Worse still, the argument is made without supporting data or review; that is, the presumed conclusion is that there is nothing to be done for these users but to accept the risk, without exploring why the problem exists in the first place. CloudFlare presents the problem as old Android devices and feature phones, yet Android supported SHA-256 since the first public release. What issues existed were not a matter of algorithm, but of path building — yet the two are lumped in the same. The only data that’s been publicly shared has not been from the proponents of LV, but from those opposed; Peter Bowen of Amazon Trust Services notes that, from data he’s both seen and shared, many users who had trouble with SHA-256 were not because the client device didn’t support it, but because there were one or more network-level intermediates disrupting the connection. This could be anything from antivirus to corporate firewall to state-level attack, but such data radically changes the conclusions, in that it suggests rather than needing to update millions of users of devices, we may be talking on the order of hundreds or thousands of targeted enterprises. The arguments from CloudFlare, Twitter, and Facebook don’t provide the data necessary to support the conclusions they make — for example, it’s unclear whether the 3%–7% quoted are completely unable to access these sites, or only partially unable due to situational and environmental factors: like being unable to access while at work, but having no problems at home.

When evaluating Legacy Verified certificates, it’s necessary to keep in mind that “extraordinary claims require extraordinary proof” — and so too should calls for extraordinary risk. LV, as a whole, fails to mitigate against this risk by ignoring the historic context surrounding it, understates the risk posed, and underestimates the serious technical complexity faced by any and all applications that wish to validate certificates and avoid LV’s risks. While understandably it comes from an earnest desire to find a solution, it fails to explore the alternatives and fails to mitigate the incredible risks, and so ultimately needs to be rejected as unsafe at any speed.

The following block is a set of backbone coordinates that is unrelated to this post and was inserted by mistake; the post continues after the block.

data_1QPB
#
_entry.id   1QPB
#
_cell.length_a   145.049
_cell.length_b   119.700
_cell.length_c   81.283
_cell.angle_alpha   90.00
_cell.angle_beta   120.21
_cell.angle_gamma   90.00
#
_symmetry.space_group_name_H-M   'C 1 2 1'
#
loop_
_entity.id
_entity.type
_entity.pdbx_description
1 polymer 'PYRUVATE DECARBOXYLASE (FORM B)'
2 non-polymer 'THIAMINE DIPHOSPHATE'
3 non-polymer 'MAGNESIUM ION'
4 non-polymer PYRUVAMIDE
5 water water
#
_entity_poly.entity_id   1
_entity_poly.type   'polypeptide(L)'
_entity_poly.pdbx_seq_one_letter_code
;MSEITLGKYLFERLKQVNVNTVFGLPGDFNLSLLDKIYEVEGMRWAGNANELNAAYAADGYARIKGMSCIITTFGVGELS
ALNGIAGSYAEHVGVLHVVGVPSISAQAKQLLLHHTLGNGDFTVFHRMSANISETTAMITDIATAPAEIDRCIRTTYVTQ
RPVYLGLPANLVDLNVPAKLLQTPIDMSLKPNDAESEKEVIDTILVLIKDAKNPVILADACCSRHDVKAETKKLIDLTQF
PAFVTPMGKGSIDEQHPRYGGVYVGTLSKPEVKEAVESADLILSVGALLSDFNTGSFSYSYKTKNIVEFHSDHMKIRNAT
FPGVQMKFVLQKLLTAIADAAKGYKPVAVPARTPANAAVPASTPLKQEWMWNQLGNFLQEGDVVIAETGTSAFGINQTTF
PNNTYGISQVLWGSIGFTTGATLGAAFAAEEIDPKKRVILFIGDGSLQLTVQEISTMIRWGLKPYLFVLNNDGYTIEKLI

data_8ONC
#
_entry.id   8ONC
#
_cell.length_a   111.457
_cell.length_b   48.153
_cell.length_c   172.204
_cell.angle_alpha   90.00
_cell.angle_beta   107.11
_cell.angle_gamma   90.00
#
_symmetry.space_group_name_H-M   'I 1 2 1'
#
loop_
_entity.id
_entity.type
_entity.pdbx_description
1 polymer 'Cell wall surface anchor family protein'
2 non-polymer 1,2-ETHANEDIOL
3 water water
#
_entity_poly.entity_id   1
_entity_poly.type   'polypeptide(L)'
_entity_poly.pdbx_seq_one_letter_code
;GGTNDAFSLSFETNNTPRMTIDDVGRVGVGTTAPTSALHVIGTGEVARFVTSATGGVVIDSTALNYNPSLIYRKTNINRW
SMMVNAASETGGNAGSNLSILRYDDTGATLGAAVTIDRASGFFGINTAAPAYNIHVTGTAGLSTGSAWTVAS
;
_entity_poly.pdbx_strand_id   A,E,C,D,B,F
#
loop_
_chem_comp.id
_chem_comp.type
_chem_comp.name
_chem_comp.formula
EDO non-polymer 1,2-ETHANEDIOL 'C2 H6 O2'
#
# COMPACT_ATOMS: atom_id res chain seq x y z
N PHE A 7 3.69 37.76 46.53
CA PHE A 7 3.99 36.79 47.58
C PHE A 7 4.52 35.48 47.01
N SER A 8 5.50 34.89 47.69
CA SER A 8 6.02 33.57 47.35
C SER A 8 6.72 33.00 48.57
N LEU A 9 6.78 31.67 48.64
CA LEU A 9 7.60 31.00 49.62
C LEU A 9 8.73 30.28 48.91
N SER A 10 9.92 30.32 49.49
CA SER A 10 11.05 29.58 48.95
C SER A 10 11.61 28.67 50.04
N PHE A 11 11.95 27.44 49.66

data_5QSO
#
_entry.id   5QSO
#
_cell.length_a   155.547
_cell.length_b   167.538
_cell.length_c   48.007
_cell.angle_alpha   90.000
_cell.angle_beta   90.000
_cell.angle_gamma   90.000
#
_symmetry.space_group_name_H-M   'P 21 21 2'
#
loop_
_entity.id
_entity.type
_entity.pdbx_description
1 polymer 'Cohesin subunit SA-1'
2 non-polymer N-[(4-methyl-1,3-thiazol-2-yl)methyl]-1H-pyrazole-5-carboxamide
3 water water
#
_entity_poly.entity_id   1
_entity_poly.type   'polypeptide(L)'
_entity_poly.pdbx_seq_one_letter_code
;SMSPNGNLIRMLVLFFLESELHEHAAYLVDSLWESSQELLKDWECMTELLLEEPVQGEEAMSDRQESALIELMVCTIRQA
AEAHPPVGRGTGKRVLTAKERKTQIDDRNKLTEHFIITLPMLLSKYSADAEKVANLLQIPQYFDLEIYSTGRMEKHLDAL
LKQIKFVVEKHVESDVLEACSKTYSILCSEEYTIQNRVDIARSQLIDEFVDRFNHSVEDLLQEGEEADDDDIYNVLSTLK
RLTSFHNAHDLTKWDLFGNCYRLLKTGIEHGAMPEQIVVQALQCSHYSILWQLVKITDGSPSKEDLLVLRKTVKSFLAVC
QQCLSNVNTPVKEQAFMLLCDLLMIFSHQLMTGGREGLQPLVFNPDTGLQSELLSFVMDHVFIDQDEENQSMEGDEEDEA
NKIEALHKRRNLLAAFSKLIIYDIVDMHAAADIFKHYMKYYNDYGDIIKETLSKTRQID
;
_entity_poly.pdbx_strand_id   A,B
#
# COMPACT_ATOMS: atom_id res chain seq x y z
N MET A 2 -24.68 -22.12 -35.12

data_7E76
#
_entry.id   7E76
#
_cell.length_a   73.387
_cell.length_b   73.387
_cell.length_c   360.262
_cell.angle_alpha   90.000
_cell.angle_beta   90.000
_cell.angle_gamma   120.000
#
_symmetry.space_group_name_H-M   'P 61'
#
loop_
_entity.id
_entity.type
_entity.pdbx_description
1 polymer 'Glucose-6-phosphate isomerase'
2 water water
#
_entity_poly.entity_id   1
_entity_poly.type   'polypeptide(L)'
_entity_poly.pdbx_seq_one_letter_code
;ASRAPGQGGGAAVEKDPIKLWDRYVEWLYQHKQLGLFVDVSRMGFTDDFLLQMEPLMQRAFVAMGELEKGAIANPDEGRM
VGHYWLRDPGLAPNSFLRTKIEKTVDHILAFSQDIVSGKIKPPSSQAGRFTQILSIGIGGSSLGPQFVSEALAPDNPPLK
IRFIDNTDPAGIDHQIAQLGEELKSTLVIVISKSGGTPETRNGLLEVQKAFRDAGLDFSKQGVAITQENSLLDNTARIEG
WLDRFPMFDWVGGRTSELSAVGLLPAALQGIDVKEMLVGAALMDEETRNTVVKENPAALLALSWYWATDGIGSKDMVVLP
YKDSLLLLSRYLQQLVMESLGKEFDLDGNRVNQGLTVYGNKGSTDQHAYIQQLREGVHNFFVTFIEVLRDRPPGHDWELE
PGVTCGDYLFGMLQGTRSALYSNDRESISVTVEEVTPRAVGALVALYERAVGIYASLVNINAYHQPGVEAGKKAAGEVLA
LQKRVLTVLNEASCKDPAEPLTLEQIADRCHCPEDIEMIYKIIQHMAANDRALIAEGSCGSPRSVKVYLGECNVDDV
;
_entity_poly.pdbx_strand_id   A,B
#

Perhaps the saddest part of this proposal is that it was necessary for CloudFlare, Facebook, and Twitter to make it. That is, in the beginning of the Web PKI, the CA ecosystem wasn’t the profit driven sales and marketing machines they have become, but actually had solid engineering and were concerned about designing solutions that actually enhanced security, rather than giving the appearance of it. It is CAs that should have the technical knowledge and expertise to recognize not only the flaws in this proposal, but also the ways in which it could be bolstered, limiting the risks and potential negative impact. Unfortunately, today’s CAs are largely a shadow of themselves; only a few invest in solid engineering and have the technical know-how to design a solution that balances these tradeoffs.

In the next post, I hope to explore what steps can be taken in order to find a solution, as well as examine the other solutions and why they too fail. While it’s easy to throw an idea out and say “something should be done,” with little more thought than an idea sketched on the back of a napkin, it requires much more discipline, care, understanding, and data to actually find a path that balances the risks and encourages, rather than undermines, security. I also hope to look at what’s needed of Facebook, CloudFlare, and Twitter — more than just grandstanding and press releases, the actual data necessary to make informed and calculated assessments of the risks and trade-offs, and that can help find a solution that doesn’t just foist all risk and cost onto the 97%.

Thanks again to the invaluable feedback and editing for those that reviewed this post, especially over the holiday period.